1. #1
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    Default Basics, people, basics!

    I have a comment about the LA computer syetm thing that could easily be applied to the fire service. In this day and age of computers on the trucks, IRIS and other imaging devices, and the like, I definatly think this needs to be said. We should never forget the basics. All the lessons we learned over the years of the fire service should not be lost. I am not, however, trying to bash any department or any person for this, I am simply saying that we all need to take a step back, look at what we are doing, and do some things different. Lets not lose those basic skills that we fought and died to come up with. For instance, I know of a few of the young gun firefighters ( course, with less than two years as a volly, I guess I count as one) who, upon rolling up to a fire scene in an aerial, will not even consider putting up a few ground ladders. I mean, shoot, the big aerial is there, why would we need to do this ground ladder crap? Well ,let me tell you, there are also some other guys I know who, if not for ground ladders, and even some basic roping skills, would not be around today. Am I the only one who feels this way, or do other people see this too?
    Isiah 43: When you walk through the fire,
    you will not be burned;
    the flames will not set you ablaze
    ~~~~~~~~~~~~~~~~~~~~~~~~~~~~~~
    9-11-01. We Will Never Forget You.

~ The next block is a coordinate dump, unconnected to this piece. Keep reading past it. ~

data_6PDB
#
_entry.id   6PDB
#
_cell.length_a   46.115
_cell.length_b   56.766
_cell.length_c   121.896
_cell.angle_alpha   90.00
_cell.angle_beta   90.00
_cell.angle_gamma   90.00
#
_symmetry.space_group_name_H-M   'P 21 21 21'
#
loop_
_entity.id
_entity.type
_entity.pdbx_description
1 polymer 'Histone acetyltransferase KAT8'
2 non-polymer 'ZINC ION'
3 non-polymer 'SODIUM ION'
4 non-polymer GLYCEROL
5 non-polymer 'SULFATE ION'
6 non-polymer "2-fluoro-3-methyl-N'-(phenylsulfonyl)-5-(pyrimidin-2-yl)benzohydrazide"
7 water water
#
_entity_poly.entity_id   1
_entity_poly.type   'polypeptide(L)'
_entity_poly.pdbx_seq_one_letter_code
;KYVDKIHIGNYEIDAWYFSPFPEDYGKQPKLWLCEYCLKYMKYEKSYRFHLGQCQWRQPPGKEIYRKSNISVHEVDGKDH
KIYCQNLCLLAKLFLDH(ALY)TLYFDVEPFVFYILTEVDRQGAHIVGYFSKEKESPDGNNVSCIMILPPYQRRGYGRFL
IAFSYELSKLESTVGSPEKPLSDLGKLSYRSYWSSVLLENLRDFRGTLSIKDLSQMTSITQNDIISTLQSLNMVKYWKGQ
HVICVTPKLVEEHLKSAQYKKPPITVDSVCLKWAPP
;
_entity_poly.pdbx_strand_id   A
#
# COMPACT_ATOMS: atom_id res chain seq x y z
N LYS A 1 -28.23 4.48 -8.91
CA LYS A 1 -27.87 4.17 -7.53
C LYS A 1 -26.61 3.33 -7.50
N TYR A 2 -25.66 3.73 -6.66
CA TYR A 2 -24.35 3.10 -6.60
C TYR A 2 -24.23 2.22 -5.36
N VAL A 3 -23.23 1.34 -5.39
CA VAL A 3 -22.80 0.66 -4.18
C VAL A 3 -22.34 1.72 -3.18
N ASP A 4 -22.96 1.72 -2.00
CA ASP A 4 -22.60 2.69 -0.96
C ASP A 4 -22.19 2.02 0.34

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    Default Re: Basics, people, basics!

    Originally posted by SkipJack270
    basic roping skills
    YEEEHAW! Welcome to the Rodeo!

    On a sidenote, yes, I agree. Emphasizing technology is always important, but it is the tip of the pyramid, whereas FFI skills are at the base.

    Eric

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    Default

    I agree that the "Basics" are near the base of what is needed in a successful firefighter, but I feel you could go even further down the base to your core education, life experiences and good old common sense to find out what is realy needed to be good at our job. I have seen a fair number of firefighters get through FF1&2 with flying colors and once they are on the job, while doing a technically adequate job, fail at things like tact, general awareness and tackling the big decisions in crisis situations. Well done class work is a big part of a good firefighter but he or she needs to be smart in other areas too.